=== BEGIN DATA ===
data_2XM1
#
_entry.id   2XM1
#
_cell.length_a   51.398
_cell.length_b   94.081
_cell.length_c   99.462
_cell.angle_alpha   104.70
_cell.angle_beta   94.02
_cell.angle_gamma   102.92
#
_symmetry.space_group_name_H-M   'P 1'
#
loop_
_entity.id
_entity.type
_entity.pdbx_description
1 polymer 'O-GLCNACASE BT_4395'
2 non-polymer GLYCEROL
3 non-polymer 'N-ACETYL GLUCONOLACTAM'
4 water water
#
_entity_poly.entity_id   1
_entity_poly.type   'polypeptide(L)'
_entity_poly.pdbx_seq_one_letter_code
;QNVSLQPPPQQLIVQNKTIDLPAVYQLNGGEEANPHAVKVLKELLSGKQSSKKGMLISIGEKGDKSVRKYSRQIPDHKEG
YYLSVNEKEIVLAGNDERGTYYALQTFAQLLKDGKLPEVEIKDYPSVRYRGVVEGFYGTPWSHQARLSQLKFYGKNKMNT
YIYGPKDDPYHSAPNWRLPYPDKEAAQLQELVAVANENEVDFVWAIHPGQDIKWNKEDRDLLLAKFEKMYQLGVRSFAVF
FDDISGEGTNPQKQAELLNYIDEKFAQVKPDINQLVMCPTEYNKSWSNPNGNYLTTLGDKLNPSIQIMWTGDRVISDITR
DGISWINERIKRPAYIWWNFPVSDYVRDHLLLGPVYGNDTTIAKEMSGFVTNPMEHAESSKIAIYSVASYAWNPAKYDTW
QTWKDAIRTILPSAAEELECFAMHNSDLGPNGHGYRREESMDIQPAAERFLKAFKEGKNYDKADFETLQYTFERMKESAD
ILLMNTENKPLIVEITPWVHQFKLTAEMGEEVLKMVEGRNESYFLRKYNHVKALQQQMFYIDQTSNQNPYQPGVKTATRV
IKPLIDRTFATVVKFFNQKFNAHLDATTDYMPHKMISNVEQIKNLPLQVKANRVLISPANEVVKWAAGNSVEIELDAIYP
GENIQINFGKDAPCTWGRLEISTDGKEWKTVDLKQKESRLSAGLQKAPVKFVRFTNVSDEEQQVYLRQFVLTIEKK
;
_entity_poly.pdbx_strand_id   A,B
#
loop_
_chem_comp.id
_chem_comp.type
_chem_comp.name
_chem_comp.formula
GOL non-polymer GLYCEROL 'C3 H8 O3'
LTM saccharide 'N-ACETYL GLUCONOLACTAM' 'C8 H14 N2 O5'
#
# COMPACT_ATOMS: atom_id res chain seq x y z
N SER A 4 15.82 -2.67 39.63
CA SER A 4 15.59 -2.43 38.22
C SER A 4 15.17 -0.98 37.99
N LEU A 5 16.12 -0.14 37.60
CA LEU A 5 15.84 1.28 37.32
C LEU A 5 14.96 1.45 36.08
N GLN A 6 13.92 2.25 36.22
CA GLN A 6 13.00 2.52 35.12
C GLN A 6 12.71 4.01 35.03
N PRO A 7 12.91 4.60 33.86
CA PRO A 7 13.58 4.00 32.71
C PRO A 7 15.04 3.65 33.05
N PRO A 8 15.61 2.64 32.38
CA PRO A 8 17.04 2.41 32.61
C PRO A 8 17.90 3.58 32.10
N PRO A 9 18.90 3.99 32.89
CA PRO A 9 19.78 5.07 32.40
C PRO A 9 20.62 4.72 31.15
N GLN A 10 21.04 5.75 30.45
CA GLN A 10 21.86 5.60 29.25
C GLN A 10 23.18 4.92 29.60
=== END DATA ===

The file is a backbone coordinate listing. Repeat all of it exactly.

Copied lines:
data_2XM1
#
_entry.id   2XM1
#
_cell.length_a   51.398
_cell.length_b   94.081
_cell.length_c   99.462
_cell.angle_alpha   104.70
_cell.angle_beta   94.02
_cell.angle_gamma   102.92
#
_symmetry.space_group_name_H-M   'P 1'
#
loop_
_entity.id
_entity.type
_entity.pdbx_description
1 polymer 'O-GLCNACASE BT_4395'
2 non-polymer GLYCEROL
3 non-polymer 'N-ACETYL GLUCONOLACTAM'
4 water water
#
_entity_poly.entity_id   1
_entity_poly.type   'polypeptide(L)'
_entity_poly.pdbx_seq_one_letter_code
;QNVSLQPPPQQLIVQNKTIDLPAVYQLNGGEEANPHAVKVLKELLSGKQSSKKGMLISIGEKGDKSVRKYSRQIPDHKEG
YYLSVNEKEIVLAGNDERGTYYALQTFAQLLKDGKLPEVEIKDYPSVRYRGVVEGFYGTPWSHQARLSQLKFYGKNKMNT
YIYGPKDDPYHSAPNWRLPYPDKEAAQLQELVAVANENEVDFVWAIHPGQDIKWNKEDRDLLLAKFEKMYQLGVRSFAVF
FDDISGEGTNPQKQAELLNYIDEKFAQVKPDINQLVMCPTEYNKSWSNPNGNYLTTLGDKLNPSIQIMWTGDRVISDITR
DGISWINERIKRPAYIWWNFPVSDYVRDHLLLGPVYGNDTTIAKEMSGFVTNPMEHAESSKIAIYSVASYAWNPAKYDTW
QTWKDAIRTILPSAAEELECFAMHNSDLGPNGHGYRREESMDIQPAAERFLKAFKEGKNYDKADFETLQYTFERMKESAD
ILLMNTENKPLIVEITPWVHQFKLTAEMGEEVLKMVEGRNESYFLRKYNHVKALQQQMFYIDQTSNQNPYQPGVKTATRV
IKPLIDRTFATVVKFFNQKFNAHLDATTDYMPHKMISNVEQIKNLPLQVKANRVLISPANEVVKWAAGNSVEIELDAIYP
GENIQINFGKDAPCTWGRLEISTDGKEWKTVDLKQKESRLSAGLQKAPVKFVRFTNVSDEEQQVYLRQFVLTIEKK
;
_entity_poly.pdbx_strand_id   A,B
#
loop_
_chem_comp.id
_chem_comp.type
_chem_comp.name
_chem_comp.formula
GOL non-polymer GLYCEROL 'C3 H8 O3'
LTM saccharide 'N-ACETYL GLUCONOLACTAM' 'C8 H14 N2 O5'
#
# COMPACT_ATOMS: atom_id res chain seq x y z
N SER A 4 15.82 -2.67 39.63
CA SER A 4 15.59 -2.43 38.22
C SER A 4 15.17 -0.98 37.99
N LEU A 5 16.12 -0.14 37.60
CA LEU A 5 15.84 1.28 37.32
C LEU A 5 14.96 1.45 36.08
N GLN A 6 13.92 2.25 36.22
CA GLN A 6 13.00 2.52 35.12
C GLN A 6 12.71 4.01 35.03
N PRO A 7 12.91 4.60 33.86
CA PRO A 7 13.58 4.00 32.71
C PRO A 7 15.04 3.65 33.05
N PRO A 8 15.61 2.64 32.38
CA PRO A 8 17.04 2.41 32.61
C PRO A 8 17.90 3.58 32.10
N PRO A 9 18.90 3.99 32.89
CA PRO A 9 19.78 5.07 32.40
C PRO A 9 20.62 4.72 31.15
N GLN A 10 21.04 5.75 30.45
CA GLN A 10 21.86 5.60 29.25
C GLN A 10 23.18 4.92 29.60